Roundup: Birth Matters for Women


Birth Matters, really.


Birth matters, not just to the women who have an “idealized” birth, but to all of us because everything surrounding birth can affect long-term both mom, baby and society. However, laws surrounding birth can change the course of lives – and since the US ranks low in maternal outcomes and in the outcomes for babies, it is important that we, as citizens of a “free’ nation, we are aware of how our liberties are being compromised.birth

Birth is in the news

Arizona is supposedly overhauling midwifery for licensed midwives (it was supposed to reduce the burden, but instead, it appears that more restrictions are happening, and women are losing their rights to choose a safe birth). You can view their information above, or make a comment here.

North Carolina may be losing opportunities to give birth at home with a midwife. They’re looking for support as the bill is up for vote, like, NOW.

Oregon recently passed a low allowing women to take home their placentas.

The problem with medicalized low-risk births is that rather than paying attention to the actual birth, hospital births are often regulated by machines and shift changes.


Hospitals mess with birth

  • I mean from doctors continually denying food to laboring patients (when this is based on one study that has never been replicated and is “in case” you need a cesarean. Because you know, if you ever need surgery because of say a car crash or something… they make sure you haven’t consumed food, right?)
  • to pulling on the umbilical cord (new study is showing this shouldn’t be done, and midwives generally don’t mess with the natural birth process- so how long will it take for this to be passed through the OB ranks?)
  • to delayed cord clamping, which may help prevent the need for formula and baby food companies (ahem Nestle) companies to portray the need for iron fortified foods on a routine basis.
  • to the fact that ACOG now recognize potential effects on babies with the use of pitocin (a synthetic hormone) and already knows the issues for birth outcomes (note in the ACOG link there, they say pitocin is used when a woman is overdue. That’s laughable. There’s a reason they’re now trying to get OBs to stop medically unsound inductions!)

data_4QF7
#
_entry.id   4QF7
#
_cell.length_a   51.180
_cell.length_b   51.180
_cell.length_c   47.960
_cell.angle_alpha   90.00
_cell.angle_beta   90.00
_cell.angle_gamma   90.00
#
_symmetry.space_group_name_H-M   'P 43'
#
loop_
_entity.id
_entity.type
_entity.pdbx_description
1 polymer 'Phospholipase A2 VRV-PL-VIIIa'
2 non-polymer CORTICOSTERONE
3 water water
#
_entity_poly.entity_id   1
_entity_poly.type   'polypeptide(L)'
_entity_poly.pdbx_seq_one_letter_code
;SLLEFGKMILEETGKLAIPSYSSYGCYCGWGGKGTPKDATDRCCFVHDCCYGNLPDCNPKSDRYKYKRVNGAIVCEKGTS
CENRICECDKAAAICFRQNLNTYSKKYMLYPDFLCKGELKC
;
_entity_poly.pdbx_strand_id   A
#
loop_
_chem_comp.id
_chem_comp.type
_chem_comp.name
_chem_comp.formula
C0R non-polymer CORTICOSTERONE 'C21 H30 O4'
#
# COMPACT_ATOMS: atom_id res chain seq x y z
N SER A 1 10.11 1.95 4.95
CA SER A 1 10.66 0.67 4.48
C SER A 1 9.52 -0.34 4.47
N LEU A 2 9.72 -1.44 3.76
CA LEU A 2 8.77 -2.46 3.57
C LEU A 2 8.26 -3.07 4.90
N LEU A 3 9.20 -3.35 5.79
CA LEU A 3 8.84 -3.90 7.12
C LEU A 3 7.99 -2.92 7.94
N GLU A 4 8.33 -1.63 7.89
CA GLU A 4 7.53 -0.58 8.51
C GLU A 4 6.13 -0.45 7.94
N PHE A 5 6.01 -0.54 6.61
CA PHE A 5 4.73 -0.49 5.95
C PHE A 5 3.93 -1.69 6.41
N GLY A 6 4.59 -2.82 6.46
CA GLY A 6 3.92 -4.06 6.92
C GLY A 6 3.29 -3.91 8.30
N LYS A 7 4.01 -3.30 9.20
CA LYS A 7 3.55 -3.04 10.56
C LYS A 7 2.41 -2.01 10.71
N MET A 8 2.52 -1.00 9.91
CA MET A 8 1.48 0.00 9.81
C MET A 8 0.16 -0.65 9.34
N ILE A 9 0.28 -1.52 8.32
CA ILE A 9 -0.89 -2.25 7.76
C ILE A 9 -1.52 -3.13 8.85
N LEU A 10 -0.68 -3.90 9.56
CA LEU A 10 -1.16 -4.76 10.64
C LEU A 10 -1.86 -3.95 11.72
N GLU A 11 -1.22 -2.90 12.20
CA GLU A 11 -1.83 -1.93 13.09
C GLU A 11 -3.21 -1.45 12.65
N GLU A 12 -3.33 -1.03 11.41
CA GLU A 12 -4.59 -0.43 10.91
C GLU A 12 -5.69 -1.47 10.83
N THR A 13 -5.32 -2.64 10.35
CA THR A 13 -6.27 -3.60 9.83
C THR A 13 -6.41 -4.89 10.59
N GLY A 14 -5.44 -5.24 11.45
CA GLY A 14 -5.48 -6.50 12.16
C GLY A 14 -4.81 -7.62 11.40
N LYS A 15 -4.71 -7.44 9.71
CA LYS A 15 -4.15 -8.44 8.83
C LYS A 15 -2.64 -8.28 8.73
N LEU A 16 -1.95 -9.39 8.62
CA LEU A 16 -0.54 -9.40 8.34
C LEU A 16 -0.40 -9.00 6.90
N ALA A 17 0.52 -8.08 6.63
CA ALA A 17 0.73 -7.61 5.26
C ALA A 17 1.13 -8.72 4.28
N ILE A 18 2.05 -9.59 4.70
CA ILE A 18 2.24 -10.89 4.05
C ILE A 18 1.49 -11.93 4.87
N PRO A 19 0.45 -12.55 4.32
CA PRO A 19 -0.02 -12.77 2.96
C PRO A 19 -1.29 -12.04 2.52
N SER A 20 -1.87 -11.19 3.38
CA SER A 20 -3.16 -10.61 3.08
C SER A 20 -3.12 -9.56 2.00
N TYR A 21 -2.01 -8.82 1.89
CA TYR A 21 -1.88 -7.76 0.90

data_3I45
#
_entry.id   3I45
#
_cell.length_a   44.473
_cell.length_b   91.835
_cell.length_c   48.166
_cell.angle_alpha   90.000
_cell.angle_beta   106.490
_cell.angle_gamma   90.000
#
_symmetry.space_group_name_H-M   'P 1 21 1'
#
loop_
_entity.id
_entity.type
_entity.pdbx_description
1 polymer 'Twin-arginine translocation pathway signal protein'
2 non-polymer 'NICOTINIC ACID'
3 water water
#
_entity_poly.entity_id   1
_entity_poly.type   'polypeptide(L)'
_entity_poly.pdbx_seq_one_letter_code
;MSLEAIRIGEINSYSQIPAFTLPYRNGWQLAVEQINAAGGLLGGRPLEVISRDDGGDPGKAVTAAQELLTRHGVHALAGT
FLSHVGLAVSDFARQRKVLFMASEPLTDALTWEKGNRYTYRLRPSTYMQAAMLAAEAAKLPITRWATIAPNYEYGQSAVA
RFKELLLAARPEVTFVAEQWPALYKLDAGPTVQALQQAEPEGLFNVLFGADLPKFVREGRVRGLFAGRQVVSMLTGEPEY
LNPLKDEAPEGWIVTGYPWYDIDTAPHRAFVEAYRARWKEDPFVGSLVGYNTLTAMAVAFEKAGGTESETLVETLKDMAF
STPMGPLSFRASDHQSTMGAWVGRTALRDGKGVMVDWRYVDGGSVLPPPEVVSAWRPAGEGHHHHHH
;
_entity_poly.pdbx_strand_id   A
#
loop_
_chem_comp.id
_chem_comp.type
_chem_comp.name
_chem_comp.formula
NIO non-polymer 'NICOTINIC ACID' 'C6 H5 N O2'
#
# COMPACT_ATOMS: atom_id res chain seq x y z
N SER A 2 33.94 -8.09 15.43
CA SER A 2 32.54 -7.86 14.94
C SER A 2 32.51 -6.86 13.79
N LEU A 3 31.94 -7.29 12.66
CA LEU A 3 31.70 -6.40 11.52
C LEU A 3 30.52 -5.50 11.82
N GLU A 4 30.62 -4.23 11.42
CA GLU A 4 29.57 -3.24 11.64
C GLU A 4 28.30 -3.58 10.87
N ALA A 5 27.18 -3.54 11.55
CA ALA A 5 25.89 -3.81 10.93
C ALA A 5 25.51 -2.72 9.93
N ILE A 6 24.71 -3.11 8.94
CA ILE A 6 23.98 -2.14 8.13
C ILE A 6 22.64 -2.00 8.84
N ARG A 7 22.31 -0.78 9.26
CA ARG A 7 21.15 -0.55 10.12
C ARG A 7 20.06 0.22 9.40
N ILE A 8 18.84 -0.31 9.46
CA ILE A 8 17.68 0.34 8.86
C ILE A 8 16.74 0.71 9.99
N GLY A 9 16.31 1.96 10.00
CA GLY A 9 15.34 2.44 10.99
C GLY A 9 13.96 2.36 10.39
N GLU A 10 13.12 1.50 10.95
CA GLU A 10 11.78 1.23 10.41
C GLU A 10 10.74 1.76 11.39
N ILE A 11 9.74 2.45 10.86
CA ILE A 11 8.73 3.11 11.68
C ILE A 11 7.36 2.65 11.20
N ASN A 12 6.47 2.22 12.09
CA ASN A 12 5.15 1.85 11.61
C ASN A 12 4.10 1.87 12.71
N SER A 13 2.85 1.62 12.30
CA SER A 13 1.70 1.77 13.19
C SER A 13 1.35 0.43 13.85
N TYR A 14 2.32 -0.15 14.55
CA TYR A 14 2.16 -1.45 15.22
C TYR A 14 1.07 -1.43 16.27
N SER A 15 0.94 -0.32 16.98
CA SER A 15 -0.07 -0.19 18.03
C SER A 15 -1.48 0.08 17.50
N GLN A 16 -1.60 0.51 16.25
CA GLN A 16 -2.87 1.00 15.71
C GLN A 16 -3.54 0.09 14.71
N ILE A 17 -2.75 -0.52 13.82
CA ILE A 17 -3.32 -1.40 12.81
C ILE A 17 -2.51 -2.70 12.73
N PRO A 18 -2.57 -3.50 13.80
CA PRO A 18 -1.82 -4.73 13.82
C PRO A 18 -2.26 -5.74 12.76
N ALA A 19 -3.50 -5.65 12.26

All these were known by midwives. Yet, midwives are the ones always under scrutiny? I just don’t get it. Where are our liberties as women? Where are our rights? I recently finished reading “The Tyrrany of the Cubicle,” it was too entirely true to real life and too eye opening perhaps. The reminders of the liberties and freedoms we do not have and how someone doing paperwork in a cubicle has so much power over our “free” lives.

We, as women, need to know we’re strong. We need to teach our sons and daughters the truth about birth. We need to be open and honest about our fears. Once this happens, birth will be supported and maybe, perhaps, the US will rise above their current rank as highest first day deaths in the industrialized world and overall 50th rank in maternal mortality. With ~1% of women giving birth at home, we clearly know what the issue is, right? Has to be natural birth at fault!

In the end, there’s no right birth. There’s no wrong birth either. But birth matters.

A woman just needs to have the rights to a competent health care provider of her choice.


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  1. Awesome round up! You cracked me up with the comment about making sure you haven’t eaten before a car crash!! I think you’ve really keyed into the idea that change will come from teaching the next generation about what birth should really look like. Unfortunately, I’m at a loss as how to accomplish it as most of the parents don’t know!! One of the most interesting things in reading the stories in the natural birth book I’m writing on is how influenced the women were by seeing their own mothers give birth. Do you have any ideas how we can spread the word to the next generation? I’m sharing!

    1. I agree – to make change we need to make sure that we don’t perpetuate fear. I mean, if someone fears swimming and doesn’t allow their kids to swim, they won’t learn. Then they teach their kids to fear, rather than respect water. The same is with birth. We can respect that the birth process is complex yet comes naturally, like swimming or other things in life. What you don’t know can be feared, but once you understand, swimming in a pool or in calm water is perfectly fine. It is those bumps, and waves that cause issues. And for most of us, birth will have small ebbs and a big flow at the end, but by the time that happens, we just get past the last hurdle and done. For women in situations where they’re in the middle of the ocean (ie, high risk) then of course, use what you need to get out of the situation. But we don’t put a 10 year old in a baby pool with 10 floaties and tell them to be afraid!

  2. I really like this post. I am so interested in the whole birth process. I’ve had two babies in hospitals and I really want to try a home birth or a birthing center birth but I’m too scared! Posts like this help me get a little more confidence to try things naturally the next time around.

    1. Good luck! Find a nearby birth circle or and attend some meetings. You can usually find them in larger areas, but even small, remote areas have doulas around – they usually will have meetings for their former clients. “We do better when we know better.” Knowledge really is power!

  3. Great info. I have yet to experience a completely natural birth but that is my goal for baby #3 – better late than never, right?


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